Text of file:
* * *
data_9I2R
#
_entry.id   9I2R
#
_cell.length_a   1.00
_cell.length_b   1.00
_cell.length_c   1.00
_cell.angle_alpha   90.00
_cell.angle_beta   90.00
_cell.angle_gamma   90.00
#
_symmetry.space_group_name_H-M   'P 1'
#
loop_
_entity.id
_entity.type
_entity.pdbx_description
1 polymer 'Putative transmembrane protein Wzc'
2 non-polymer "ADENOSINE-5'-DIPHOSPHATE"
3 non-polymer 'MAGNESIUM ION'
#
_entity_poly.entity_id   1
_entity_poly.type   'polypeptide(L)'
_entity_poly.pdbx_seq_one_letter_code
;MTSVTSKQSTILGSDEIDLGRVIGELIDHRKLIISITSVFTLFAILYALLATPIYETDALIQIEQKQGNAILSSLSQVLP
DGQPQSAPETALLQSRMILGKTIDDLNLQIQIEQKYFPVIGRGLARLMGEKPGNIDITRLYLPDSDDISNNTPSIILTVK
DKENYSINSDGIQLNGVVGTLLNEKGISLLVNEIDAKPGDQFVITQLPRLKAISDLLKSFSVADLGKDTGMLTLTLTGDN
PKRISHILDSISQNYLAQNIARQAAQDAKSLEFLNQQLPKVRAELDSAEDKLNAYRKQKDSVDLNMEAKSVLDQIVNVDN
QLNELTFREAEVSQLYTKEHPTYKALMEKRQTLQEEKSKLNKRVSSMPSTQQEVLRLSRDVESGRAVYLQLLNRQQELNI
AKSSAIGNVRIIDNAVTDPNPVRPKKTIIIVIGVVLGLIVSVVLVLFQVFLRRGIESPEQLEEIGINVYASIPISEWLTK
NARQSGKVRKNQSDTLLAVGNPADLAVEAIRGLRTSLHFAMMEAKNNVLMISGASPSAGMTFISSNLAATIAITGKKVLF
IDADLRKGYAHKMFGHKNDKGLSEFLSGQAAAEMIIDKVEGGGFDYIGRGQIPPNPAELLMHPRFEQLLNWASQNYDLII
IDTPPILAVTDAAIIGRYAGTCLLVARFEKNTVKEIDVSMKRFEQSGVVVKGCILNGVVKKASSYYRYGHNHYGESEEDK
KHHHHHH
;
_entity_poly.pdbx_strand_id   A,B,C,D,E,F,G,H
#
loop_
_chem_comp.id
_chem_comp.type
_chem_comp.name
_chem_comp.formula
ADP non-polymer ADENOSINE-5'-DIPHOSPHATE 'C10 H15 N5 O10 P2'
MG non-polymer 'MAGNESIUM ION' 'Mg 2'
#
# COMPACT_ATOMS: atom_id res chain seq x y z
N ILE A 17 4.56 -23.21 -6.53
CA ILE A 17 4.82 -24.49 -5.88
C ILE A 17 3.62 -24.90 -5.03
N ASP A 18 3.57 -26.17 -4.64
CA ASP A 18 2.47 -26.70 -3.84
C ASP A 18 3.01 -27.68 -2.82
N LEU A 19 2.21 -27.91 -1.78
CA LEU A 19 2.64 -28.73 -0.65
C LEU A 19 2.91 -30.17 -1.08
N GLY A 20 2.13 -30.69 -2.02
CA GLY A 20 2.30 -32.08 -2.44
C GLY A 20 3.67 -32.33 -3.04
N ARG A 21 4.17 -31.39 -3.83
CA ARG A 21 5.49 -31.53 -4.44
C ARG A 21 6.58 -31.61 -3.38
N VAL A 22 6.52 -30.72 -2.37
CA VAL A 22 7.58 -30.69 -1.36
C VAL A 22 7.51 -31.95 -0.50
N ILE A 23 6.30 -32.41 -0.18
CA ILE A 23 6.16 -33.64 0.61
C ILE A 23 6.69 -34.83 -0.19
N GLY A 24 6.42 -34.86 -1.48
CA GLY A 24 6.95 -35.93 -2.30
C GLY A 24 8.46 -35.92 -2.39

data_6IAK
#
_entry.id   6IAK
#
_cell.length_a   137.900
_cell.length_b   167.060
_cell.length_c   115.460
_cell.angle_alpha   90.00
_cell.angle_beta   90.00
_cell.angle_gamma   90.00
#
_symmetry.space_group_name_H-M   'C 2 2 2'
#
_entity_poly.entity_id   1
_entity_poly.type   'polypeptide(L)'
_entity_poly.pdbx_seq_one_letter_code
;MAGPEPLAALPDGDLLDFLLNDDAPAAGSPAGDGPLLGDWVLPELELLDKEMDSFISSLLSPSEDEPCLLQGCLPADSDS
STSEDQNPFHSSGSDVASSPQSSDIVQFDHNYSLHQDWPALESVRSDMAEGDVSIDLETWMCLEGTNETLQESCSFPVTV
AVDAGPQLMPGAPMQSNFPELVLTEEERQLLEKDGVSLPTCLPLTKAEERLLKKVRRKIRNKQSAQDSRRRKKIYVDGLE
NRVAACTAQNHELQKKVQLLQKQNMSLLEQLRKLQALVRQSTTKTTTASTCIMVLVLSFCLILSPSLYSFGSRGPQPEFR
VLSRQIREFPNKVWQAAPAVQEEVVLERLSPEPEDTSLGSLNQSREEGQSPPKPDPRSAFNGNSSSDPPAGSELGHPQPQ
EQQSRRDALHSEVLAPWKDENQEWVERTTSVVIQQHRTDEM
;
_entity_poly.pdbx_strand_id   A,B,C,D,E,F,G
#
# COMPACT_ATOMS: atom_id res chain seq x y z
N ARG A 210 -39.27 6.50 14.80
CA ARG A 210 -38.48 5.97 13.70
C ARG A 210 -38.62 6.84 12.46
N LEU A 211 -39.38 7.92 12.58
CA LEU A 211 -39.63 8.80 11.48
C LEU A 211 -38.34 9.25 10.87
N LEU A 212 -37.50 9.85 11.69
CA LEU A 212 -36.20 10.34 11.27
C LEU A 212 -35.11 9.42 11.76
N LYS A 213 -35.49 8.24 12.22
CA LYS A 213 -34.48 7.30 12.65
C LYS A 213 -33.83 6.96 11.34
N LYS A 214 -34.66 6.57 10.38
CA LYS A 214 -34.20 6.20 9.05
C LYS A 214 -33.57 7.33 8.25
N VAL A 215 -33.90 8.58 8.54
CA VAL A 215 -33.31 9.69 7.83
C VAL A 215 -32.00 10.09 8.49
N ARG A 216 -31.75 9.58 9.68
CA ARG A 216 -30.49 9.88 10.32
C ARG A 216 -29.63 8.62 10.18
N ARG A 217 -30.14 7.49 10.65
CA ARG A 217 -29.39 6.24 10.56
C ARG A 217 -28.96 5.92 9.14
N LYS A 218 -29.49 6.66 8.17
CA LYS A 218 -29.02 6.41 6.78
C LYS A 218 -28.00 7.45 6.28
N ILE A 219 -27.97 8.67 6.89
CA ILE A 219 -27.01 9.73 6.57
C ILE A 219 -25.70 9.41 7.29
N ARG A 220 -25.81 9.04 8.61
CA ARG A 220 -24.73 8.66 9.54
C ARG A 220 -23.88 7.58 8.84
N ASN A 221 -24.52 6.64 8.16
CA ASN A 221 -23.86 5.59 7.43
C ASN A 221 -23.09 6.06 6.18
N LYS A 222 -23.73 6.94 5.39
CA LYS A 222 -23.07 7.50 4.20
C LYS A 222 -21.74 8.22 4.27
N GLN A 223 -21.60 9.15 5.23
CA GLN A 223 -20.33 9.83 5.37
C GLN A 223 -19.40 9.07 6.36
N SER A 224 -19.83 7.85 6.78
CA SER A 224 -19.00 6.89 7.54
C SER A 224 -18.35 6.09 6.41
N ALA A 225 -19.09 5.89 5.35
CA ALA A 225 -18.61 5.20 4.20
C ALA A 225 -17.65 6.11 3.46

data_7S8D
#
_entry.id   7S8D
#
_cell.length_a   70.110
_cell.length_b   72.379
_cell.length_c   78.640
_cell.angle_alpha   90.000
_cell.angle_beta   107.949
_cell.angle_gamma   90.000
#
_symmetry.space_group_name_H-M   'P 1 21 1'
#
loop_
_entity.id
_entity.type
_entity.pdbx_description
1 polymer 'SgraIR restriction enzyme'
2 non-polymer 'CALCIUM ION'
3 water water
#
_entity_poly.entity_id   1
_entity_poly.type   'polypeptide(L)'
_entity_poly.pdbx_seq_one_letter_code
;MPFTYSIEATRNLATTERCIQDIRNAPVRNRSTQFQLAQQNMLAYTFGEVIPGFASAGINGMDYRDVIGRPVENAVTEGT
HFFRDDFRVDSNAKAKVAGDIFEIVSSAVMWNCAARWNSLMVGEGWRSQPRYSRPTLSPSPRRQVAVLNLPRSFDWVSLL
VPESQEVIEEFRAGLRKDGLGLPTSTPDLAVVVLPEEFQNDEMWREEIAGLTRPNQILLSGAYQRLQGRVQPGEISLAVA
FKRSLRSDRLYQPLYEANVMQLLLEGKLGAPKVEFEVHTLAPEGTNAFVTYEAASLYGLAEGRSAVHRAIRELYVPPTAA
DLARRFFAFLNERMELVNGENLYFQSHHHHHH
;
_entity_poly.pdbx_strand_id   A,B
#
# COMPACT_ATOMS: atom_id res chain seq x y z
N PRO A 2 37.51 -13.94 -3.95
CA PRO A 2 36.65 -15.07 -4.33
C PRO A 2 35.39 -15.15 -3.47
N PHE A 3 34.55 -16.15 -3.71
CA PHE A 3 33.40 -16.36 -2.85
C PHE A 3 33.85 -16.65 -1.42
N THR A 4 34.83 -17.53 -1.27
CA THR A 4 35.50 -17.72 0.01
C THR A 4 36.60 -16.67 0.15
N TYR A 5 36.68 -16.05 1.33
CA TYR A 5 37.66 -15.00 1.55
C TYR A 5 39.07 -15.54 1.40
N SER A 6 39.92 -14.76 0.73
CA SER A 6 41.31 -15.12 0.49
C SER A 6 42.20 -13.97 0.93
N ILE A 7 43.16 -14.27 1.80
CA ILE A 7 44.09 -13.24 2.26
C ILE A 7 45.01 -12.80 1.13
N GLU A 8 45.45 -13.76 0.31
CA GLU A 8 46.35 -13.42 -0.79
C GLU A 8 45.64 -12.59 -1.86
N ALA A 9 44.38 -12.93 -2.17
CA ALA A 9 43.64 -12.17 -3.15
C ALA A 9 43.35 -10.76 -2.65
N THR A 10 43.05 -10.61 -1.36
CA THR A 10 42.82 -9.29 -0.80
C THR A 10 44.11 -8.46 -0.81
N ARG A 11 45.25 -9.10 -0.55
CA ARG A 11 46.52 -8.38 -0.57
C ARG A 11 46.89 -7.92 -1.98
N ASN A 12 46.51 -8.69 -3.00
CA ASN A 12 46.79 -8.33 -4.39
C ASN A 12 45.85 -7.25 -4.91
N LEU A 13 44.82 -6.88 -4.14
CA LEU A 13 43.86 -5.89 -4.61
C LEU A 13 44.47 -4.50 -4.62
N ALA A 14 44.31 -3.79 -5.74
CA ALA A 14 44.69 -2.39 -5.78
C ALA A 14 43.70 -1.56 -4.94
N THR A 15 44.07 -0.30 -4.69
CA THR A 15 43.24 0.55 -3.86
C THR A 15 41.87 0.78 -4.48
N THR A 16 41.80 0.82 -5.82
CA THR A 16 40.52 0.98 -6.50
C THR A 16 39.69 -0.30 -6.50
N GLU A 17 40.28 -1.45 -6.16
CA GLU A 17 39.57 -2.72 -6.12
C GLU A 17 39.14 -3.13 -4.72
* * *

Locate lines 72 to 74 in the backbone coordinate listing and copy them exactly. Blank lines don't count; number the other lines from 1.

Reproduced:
#
_entry.id   6IAK
#